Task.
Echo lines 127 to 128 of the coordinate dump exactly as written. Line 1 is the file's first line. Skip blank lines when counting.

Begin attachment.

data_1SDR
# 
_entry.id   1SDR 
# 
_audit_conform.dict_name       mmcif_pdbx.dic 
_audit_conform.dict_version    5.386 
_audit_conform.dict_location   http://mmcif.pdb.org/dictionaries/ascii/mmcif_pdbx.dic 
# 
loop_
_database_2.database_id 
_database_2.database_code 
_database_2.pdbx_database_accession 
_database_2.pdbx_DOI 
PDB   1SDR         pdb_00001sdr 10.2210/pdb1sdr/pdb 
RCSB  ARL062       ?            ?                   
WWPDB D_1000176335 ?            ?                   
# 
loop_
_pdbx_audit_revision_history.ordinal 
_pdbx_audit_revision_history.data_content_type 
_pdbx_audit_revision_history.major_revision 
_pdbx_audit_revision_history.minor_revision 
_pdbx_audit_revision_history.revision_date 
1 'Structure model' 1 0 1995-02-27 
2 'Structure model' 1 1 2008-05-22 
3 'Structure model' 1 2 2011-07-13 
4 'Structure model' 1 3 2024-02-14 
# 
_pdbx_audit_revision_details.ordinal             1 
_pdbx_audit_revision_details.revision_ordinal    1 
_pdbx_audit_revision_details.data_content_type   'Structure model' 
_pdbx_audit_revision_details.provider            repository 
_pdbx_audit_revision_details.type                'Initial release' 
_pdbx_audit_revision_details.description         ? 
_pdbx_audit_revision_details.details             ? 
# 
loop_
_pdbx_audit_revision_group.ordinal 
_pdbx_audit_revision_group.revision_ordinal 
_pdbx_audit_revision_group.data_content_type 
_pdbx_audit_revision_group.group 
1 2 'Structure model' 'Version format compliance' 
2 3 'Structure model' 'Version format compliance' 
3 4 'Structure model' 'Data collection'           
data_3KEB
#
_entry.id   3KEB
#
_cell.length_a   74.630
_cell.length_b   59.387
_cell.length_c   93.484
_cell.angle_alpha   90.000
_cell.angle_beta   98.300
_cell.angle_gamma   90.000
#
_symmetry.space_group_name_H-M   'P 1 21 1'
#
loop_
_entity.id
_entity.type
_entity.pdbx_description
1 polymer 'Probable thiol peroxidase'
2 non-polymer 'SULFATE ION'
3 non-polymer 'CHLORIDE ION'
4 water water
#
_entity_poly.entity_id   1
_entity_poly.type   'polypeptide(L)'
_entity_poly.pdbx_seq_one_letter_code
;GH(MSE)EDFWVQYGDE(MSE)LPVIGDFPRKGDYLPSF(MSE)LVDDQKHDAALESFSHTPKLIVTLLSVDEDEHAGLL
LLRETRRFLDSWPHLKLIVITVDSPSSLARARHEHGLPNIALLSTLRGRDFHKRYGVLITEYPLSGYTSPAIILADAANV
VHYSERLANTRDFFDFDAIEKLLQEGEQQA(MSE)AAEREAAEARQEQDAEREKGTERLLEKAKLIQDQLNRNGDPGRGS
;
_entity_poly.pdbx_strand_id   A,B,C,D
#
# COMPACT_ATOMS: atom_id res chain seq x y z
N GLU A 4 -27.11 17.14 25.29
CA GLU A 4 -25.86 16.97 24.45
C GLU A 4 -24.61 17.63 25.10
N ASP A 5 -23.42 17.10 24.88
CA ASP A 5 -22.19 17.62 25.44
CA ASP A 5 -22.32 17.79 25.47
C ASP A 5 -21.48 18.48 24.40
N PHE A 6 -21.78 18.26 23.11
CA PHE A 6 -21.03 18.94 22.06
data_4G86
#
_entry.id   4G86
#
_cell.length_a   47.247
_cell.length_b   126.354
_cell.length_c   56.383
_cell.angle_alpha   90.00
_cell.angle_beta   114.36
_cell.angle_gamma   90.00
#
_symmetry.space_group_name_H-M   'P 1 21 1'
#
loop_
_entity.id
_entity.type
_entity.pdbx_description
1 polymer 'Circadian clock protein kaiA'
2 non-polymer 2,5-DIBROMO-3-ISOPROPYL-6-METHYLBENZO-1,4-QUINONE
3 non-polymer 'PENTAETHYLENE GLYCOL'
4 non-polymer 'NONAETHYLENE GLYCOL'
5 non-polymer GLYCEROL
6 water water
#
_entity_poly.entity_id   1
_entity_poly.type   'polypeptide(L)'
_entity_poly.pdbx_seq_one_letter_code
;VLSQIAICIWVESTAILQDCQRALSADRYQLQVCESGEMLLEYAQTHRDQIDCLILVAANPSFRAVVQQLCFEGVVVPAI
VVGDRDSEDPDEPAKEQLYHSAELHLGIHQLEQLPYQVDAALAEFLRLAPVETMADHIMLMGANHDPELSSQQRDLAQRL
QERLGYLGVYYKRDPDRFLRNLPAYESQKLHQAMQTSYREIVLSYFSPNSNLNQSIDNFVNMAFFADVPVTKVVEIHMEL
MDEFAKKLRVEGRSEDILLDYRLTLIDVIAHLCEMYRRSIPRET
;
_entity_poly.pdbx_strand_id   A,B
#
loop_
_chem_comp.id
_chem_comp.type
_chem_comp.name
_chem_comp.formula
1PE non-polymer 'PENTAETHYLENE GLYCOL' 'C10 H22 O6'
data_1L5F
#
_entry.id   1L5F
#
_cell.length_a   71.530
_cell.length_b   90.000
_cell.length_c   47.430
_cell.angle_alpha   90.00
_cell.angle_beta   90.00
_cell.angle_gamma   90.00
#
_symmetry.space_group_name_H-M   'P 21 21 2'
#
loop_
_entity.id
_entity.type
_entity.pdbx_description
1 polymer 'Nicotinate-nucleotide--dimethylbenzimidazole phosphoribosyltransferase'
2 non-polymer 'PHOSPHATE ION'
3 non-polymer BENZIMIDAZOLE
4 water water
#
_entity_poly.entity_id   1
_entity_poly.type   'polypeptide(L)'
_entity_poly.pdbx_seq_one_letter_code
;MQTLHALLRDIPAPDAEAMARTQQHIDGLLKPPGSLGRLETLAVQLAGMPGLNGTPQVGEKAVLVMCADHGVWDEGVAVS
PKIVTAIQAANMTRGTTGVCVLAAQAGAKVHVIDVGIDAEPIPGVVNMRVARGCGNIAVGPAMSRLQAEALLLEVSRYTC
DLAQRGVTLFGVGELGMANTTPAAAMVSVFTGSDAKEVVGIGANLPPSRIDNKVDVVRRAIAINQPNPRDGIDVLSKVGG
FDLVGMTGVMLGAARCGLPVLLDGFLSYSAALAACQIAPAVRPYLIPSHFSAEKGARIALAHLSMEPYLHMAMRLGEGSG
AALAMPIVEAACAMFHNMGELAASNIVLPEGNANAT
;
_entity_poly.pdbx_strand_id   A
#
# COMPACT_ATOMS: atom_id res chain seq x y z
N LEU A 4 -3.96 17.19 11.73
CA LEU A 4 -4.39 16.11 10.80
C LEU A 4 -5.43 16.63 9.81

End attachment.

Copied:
#
_entry.id   1L5F